Filomena Marino. That is my grandmother’s name. She came to Switzerland in 1964 from a beautiful little town in southern Italy to work in a linen weaving mill in the countryside of the Canton of Bern where high-quality fabric was being manufactured and transported all over the world (Worb Online, 2018). To this day, she shows me garments, sheets, and table cloths she wove herself over forty years ago and the thought of throwing away only one of them would never cross her mind.

See the difference? Without a doubt, in the last few decades there has been a shift in mentality in how we deal with our clothes. How did it happen?

One factor is Globalization. The woldwide development drove the fashion industry to grow rapidly, due to lower transportation cost, lower prices in production, and manufacturing possibilities overseas (McKinsey, 2016) and the peak has not yet been reached. According to a study conducted by The Business of Fashion and McKinsey, the forecasted economic business conditions in emerging economies are going to improve, which in fact leads more people to afford more clothes (The Business of Fashion and McKinsey, 2018). This increased economic wealth, makes clothes relatively cheaper for the middle-class population, causing more clothes being demanded and sold, shown by the following graph:

Clothes’ prices rise slower than other consumer goods’ prices, which makes them more affordable. McKinsey, 2016. Online:

Due to the ability to provide new clothes rapidly and at lower cost, customer’s demand for that kind of fashion (also called fast fashion) increases, not only because fast fashion gets in their reach, but because clothes are a communicator, which is a second factor causing a shift in mentality.
McNeill and Moore argue that clothing is used to send a message about the wearer, and often the desire to be fashionable prevails over the desire to care about the environment (McNeill and Moore, 2015). Moreover, McNeill and Moore find that the attitude towards sustainability in fashion can be influenced by one’s peer-group and the customer’s knowledge about sustainability topics. Some big fashion retailers, like H&M, are trying to change the latter.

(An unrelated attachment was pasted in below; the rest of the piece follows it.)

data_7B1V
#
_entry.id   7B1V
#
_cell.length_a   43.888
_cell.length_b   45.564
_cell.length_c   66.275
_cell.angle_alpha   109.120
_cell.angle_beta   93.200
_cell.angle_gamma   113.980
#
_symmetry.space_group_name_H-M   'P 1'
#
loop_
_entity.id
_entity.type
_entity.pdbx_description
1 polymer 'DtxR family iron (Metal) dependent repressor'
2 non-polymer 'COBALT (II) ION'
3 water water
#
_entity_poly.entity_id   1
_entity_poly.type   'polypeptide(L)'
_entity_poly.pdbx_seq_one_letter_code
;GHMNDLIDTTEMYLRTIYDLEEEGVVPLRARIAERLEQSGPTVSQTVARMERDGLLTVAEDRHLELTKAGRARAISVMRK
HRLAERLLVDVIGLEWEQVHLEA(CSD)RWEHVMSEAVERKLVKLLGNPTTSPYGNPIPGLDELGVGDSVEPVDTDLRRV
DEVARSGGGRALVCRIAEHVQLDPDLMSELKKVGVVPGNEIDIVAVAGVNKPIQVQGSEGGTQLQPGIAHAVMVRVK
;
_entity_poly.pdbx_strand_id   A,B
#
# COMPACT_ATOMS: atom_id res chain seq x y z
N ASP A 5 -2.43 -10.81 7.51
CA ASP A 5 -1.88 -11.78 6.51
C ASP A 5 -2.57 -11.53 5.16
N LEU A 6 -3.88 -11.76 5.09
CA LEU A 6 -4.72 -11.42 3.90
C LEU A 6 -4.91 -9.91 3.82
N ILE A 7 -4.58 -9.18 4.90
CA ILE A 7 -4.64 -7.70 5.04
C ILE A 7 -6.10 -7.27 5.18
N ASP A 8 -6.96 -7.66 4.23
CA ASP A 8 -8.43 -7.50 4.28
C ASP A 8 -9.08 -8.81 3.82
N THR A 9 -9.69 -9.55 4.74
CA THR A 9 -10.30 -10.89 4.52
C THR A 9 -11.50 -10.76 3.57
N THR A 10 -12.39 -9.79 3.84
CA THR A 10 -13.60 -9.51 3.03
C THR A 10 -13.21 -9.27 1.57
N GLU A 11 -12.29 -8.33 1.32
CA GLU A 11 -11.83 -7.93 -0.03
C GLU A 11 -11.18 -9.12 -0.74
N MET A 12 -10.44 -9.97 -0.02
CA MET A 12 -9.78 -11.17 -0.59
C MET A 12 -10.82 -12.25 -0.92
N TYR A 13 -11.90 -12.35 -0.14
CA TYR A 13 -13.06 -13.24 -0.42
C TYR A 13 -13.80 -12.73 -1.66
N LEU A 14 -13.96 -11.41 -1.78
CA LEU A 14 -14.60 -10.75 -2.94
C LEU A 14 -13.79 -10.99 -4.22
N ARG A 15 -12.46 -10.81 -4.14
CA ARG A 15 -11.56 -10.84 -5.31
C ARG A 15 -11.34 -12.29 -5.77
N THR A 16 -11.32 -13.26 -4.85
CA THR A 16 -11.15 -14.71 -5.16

According to H&M’s sustainability report, through their garment collection initiative (the collection of clothes through bins situated in their stores) almost 18,000 tons of textiles have been collected only during 2017 (H&M Group, 2017). That sounds great, but there is a problem. When you recycle clothes at H&M you get a coupon for your next purchase. Is that not neutralizing all efforts as it incentivizes consumption?

H&M Garment Collection Box. Online:–it-is-the-last-resort-

Now an important question comes up: What are the consequences of globalization, our choices, and the fast fashion industry on the environment?

We could fill books over books about the consequences of the fast fashion industry: Poor working conditions, air pollution, and overflowing landfills just to name a few. There is the saying: “A picture is worth a thousand words”. Well, here is a picture:

Women walk past polluted wastewater that is being pumped from a factory directly into the street in Cairo. Independent, 2018. Online:

Just one comment: It has been estimated that 20% of water pollution is caused by the hazardous dying processes of fabric (WWF, 2017), and in that way, the right of access to pure water for people living in the affected areas is being constraint. Do you think this consequence is sustainable? I think the answer is obvious.

Now, you may be sitting in front of your computer, or looking at your phone thinking: What can I do to change the situation?

Honestly, at this point I do not want to reinvent the wheel. During her TedTalk, Maxime Bédat, co-founder of an ethical clothing platform, explains some easy measures everybody can take to make a difference in favor of sustainability in the fashion Industry (watch from 16:00).